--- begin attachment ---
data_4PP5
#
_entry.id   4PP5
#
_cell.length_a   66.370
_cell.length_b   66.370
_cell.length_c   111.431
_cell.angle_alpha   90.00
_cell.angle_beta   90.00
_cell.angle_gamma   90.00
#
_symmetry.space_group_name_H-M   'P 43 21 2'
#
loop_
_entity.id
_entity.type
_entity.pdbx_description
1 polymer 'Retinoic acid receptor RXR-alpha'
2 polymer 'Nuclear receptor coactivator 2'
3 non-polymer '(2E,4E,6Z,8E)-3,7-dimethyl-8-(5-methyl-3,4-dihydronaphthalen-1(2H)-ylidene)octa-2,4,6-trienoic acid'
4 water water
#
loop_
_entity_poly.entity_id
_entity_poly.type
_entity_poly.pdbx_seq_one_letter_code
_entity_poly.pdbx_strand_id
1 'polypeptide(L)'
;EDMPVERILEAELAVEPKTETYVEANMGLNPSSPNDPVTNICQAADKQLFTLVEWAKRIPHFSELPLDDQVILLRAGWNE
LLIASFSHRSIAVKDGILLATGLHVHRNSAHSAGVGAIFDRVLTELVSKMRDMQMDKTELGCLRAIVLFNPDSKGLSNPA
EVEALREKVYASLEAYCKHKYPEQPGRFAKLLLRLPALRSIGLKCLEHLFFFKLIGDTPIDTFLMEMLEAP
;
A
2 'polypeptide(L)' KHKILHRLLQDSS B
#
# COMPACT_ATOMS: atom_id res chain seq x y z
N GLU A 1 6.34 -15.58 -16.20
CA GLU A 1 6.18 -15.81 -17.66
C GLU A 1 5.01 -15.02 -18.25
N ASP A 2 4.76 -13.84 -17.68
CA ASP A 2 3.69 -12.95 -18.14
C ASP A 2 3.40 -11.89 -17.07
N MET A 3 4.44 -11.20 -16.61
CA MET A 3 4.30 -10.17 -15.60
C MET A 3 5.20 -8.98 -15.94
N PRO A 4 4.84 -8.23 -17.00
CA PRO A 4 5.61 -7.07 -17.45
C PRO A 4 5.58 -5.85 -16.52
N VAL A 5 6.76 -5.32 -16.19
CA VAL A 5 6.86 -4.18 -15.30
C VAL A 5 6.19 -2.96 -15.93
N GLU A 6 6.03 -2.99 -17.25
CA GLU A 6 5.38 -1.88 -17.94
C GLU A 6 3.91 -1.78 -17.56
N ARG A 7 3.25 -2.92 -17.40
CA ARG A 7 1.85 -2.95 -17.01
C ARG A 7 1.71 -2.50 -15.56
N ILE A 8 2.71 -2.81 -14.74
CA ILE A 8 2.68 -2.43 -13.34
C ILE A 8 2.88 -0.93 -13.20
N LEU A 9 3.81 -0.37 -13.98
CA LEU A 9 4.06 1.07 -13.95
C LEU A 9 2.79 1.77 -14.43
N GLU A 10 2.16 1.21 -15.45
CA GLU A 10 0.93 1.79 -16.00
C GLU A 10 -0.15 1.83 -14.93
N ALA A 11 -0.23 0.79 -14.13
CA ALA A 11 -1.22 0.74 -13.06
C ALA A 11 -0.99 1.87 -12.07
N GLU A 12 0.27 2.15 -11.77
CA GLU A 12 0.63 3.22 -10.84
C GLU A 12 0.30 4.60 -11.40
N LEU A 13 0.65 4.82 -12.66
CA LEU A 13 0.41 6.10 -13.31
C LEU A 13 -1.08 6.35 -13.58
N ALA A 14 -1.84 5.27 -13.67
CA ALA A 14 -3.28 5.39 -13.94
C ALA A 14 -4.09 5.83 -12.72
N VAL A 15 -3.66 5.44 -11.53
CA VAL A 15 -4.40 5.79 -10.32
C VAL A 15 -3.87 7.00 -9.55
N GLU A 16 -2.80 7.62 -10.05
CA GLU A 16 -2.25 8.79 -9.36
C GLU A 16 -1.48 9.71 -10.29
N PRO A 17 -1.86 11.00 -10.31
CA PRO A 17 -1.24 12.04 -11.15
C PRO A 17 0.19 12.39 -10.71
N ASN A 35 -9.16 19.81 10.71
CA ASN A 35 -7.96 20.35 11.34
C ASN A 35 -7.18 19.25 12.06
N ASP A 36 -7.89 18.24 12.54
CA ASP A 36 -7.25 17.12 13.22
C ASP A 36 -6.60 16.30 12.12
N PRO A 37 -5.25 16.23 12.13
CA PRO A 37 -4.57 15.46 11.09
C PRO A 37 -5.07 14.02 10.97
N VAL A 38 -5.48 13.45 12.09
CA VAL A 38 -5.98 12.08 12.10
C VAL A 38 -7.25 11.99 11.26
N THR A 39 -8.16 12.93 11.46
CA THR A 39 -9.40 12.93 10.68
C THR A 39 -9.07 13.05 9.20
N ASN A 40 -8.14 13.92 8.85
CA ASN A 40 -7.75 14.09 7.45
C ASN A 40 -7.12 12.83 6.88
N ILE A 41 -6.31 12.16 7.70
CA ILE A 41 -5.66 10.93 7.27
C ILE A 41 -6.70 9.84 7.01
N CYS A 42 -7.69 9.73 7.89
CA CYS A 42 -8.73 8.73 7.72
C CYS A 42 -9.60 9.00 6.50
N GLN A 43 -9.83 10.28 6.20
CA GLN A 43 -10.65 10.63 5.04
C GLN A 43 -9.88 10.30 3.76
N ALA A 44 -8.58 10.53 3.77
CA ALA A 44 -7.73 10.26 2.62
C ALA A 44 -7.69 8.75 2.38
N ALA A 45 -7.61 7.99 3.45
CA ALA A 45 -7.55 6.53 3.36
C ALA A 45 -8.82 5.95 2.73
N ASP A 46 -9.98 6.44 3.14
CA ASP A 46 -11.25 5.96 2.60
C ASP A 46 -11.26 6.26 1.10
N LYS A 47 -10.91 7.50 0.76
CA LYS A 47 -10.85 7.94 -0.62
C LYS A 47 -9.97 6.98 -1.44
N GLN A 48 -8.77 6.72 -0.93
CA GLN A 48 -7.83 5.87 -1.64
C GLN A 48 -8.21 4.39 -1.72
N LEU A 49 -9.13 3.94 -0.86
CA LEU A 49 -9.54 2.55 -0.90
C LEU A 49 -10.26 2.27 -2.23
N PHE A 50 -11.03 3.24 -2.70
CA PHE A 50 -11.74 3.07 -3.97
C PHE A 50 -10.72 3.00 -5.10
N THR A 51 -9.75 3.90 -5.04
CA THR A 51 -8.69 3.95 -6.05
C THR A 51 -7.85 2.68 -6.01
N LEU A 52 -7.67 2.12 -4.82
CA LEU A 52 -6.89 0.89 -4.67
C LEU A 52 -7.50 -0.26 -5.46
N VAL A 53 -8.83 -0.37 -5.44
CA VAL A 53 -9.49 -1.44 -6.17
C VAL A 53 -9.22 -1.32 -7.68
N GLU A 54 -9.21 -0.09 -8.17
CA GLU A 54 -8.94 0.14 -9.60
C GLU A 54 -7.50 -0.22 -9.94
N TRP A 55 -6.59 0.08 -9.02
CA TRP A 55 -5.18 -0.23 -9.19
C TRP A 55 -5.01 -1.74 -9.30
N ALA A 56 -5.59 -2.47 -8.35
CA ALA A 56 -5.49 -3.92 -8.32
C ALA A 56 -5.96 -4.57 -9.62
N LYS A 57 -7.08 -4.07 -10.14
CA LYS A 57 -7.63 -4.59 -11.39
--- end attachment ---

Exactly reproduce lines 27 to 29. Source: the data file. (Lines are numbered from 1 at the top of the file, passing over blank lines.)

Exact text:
_entity_poly.pdbx_strand_id
1 'polypeptide(L)'
;EDMPVERILEAELAVEPKTETYVEANMGLNPSSPNDPVTNICQAADKQLFTLVEWAKRIPHFSELPLDDQVILLRAGWNE